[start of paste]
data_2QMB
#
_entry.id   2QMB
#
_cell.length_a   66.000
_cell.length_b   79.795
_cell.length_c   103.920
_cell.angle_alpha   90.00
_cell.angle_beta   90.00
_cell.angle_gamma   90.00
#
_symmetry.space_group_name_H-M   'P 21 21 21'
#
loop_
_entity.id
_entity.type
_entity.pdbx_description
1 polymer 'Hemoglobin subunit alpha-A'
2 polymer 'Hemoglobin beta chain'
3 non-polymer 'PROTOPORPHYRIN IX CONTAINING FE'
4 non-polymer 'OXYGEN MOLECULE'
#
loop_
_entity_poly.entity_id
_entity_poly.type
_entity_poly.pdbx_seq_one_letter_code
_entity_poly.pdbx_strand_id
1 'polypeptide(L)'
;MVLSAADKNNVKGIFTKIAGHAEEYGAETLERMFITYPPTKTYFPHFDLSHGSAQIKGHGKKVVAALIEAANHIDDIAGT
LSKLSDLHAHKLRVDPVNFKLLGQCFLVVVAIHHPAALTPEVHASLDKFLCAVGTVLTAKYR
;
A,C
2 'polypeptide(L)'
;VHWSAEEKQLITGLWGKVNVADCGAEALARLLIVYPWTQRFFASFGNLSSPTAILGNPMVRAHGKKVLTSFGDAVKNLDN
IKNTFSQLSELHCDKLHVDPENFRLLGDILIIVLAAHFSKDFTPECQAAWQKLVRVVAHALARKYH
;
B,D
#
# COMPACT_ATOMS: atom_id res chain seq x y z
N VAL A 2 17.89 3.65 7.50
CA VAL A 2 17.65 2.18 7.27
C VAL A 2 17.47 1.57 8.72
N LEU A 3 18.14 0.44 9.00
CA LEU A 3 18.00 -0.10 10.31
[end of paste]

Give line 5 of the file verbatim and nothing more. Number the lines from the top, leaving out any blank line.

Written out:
_cell.length_a   66.000